David Lewis Paget

Gold Star - 9,373 Points (22.11.1944 / Nottingham, England/live in Australia)

The Dwarf Of Nightingale - Poem by David Lewis Paget

Nightingale was a hunting lodge
At the time of Baron Blood,
He was holed up there for a month or so
While the Tamar was in flood,
His knights went after a suckling pig
That they brought back to the Hall,
‘We’d best be merry and feast, my Lord,
Or there’ll be no fun at all.’

The waters rose and it cut them off
By the monastery at Bede,
So they made to raid the Monk’s own stocks
And they carried back the mead,
The hounds lay panting around the hearth
And the knights caroused ‘til dawn,
But the waters of the Tamar lay
Close round them every morn.

A cottage lay on the old floodway
By the side of a river wharf,
The waters drove a yeoman out
And his wife, a pretty dwarf,
They made their way to the hunting lodge
And begged that they might come in,
‘I’m Olaf, you are my liege, my Lord
And my wife is Tamerlin.’

‘And what do you bring? ’ said Baron Blood,
Who looked for a little sport,
‘We’re all entombed ‘til the waters fall,
‘So what do you bring to court? ’
‘I’m simply a yeoman, with one hide
That’s drowned in the river mud,
Along with my only ploughshare…’
‘That’s a pity, ’ said Baron Blood.

‘What of the geld you owe to me,
And how do you think you’ll pay? ’
‘I throw myself on your mercy, Lord,
To pay you another day.
The river flooded the pasture, and
My crop lies under the mud, ’
‘Perhaps your wife has a way to pay, ’
Said the musing Baron Blood.

‘You’ll wait at table and serve the mead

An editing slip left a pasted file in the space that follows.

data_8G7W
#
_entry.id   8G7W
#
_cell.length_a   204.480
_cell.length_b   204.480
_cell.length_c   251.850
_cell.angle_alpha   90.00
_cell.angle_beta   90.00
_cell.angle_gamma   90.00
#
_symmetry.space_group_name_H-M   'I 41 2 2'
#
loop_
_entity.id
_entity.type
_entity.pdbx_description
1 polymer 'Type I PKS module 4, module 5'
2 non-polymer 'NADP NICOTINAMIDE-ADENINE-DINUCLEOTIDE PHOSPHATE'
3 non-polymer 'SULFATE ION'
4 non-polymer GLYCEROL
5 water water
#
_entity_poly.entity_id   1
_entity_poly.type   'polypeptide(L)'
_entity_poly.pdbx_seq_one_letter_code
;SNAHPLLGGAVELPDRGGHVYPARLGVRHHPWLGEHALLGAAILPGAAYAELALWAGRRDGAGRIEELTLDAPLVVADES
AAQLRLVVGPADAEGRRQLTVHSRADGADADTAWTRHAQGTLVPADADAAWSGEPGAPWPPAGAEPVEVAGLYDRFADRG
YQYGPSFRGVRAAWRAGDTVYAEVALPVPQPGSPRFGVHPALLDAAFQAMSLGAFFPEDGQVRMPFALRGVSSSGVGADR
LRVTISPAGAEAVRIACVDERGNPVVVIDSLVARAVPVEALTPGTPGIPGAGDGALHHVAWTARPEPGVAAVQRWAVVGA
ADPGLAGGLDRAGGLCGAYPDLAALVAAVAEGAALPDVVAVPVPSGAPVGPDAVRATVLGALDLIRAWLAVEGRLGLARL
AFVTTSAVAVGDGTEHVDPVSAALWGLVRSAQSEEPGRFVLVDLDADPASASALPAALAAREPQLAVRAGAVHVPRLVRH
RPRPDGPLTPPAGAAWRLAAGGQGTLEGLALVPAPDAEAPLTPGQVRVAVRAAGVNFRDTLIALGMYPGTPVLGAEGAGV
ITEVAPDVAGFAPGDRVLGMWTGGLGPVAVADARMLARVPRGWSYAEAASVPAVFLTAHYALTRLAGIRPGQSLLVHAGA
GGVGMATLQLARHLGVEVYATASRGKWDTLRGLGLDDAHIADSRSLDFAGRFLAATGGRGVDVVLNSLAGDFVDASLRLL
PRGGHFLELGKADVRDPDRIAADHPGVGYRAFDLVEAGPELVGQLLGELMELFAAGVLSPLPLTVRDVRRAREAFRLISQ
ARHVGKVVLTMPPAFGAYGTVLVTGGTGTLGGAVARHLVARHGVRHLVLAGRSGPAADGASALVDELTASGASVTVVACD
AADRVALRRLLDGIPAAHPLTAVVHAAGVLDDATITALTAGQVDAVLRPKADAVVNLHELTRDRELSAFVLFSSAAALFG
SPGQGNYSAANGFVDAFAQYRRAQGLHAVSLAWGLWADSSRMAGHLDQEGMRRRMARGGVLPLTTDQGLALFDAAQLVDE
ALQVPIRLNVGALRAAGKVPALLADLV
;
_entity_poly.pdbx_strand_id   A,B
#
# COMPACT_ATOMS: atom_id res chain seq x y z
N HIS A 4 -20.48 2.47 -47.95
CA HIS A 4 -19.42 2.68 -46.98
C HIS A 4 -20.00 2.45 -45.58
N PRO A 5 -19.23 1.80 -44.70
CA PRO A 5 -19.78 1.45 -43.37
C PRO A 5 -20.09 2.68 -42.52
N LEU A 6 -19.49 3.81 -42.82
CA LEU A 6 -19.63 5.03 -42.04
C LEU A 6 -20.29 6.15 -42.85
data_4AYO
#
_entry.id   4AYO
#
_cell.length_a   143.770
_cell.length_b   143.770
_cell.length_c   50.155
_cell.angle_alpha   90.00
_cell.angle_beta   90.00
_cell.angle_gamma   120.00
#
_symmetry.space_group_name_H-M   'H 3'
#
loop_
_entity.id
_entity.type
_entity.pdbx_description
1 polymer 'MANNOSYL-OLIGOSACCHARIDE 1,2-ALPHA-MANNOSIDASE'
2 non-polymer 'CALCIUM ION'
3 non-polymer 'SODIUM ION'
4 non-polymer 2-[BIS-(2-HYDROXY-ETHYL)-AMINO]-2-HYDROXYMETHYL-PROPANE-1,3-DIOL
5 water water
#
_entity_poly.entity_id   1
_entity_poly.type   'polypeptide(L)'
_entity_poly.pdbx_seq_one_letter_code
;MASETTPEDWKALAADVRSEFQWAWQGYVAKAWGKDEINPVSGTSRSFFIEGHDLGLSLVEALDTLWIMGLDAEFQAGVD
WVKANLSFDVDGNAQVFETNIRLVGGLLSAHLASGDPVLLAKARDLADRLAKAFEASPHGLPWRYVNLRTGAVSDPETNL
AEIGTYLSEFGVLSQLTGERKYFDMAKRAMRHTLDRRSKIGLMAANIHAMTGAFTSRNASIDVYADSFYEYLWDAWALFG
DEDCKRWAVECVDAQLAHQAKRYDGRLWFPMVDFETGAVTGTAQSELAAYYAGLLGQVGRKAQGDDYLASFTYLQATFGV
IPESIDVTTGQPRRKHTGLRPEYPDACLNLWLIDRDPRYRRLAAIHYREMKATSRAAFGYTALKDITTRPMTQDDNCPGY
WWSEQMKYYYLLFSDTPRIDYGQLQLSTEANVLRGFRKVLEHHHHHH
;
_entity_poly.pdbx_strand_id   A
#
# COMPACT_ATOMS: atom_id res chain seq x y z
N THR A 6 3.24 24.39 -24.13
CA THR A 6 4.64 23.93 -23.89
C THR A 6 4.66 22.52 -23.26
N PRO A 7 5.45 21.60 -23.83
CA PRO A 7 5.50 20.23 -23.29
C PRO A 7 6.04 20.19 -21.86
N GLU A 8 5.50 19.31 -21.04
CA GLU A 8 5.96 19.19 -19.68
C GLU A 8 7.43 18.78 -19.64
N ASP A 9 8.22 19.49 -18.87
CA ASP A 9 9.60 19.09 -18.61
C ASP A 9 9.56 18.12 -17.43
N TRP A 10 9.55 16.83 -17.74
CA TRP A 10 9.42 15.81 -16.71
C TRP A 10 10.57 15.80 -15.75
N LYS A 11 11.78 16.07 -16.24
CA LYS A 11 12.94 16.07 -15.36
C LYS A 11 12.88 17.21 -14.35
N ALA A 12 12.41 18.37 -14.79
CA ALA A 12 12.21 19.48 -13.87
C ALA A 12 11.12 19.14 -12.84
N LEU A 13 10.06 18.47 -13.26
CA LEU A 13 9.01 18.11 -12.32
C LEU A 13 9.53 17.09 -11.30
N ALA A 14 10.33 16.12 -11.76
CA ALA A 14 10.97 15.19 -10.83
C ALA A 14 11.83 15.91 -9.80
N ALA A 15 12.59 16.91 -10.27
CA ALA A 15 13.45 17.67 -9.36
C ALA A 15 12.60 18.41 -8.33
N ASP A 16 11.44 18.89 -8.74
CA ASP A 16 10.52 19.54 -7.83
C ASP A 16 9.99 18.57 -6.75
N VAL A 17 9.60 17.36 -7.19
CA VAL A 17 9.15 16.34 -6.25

And carve the suckling pig,
And feed the hounds at the hearth tonight
While your wife can show a leg,
We’ll have her dancing from dusk to dawn
Each knight can take his turn,
For Tamerlin pays your geld tonight
If she lasts from dusk ‘til dawn.’

Then Olaf looked at his Tamerlin
And he brushed away a tear,
But she looked bold at the Baron Blood,
‘I will stand the test, no fear! ’
They helped to set up the feast that night
And they whispered soft and low,
‘If one should harm a hair of your head
I will kill, before I go! ’

She put one finger up to her lips
And she whispered, ‘I’ll be true!
I’ll not be whirled off my feet by one
Who is half the man as you.’
She took a skewer and she stuck the pig
Right through to the other side,
‘I may be small but my heart is big
And I’m still your darling bride.’

The sun went down and the mead came out
As he went to feed the hounds,
The Baron called on a lute to play
From a doorway to the grounds,
Then Tamerlin had begun to dance
And sway as she said she would,
Her dress had swished on the earthen floor,
Out where the Baron stood.

The knights were steadily getting drunk
And the Baron stood and swayed,
‘Now hitch that dress to your waist, ’ he said,
‘If you want your geld to be paid.’
She dropped her eyes and she blushed, and cried
But she lifted up her dress,
To show the legs that were short, deformed
And the Baron laughed, no less!

The Baron laughed and the knights had laughed
At the legs of Tamerlin,
She dropped the dress and she burst in tears
And she cried, ‘You’ve seen my sin! ’
They didn’t ask her to dance again
But they drank until the morn,
Then fell about in a drunken swoon
As she lay apart, forlorn.

A silence fell as the sun came up
When she rose and took a skewer,
Walked to the sleeping Baron, and
She thrust it in his ear,
She thrust it in til it came on out
All blood on the other side,
‘You won’t be laughing again, ’ she said,
‘Or shaming Olaf’s bride! ’

They took a skewer to every knight
And they did the same to them,
In, and out at the other side,
A Hall of skewered men,
The waters, they were receding as
Her head, in pride upheld,
Remarked, ‘It’s time we were leaving,
We have truly paid the geld! ’

Nightingale was a hunting lodge
That sank in a sea of mud,
You’d have to dig right down to find
The body of Baron Blood,
The woods grew up in the pasture fields
And covered the grisly tale,
Where lovers walk and will cease their talk
At the song of a Nightingale.

1 February 2014

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Poem Submitted: Saturday, February 1, 2014

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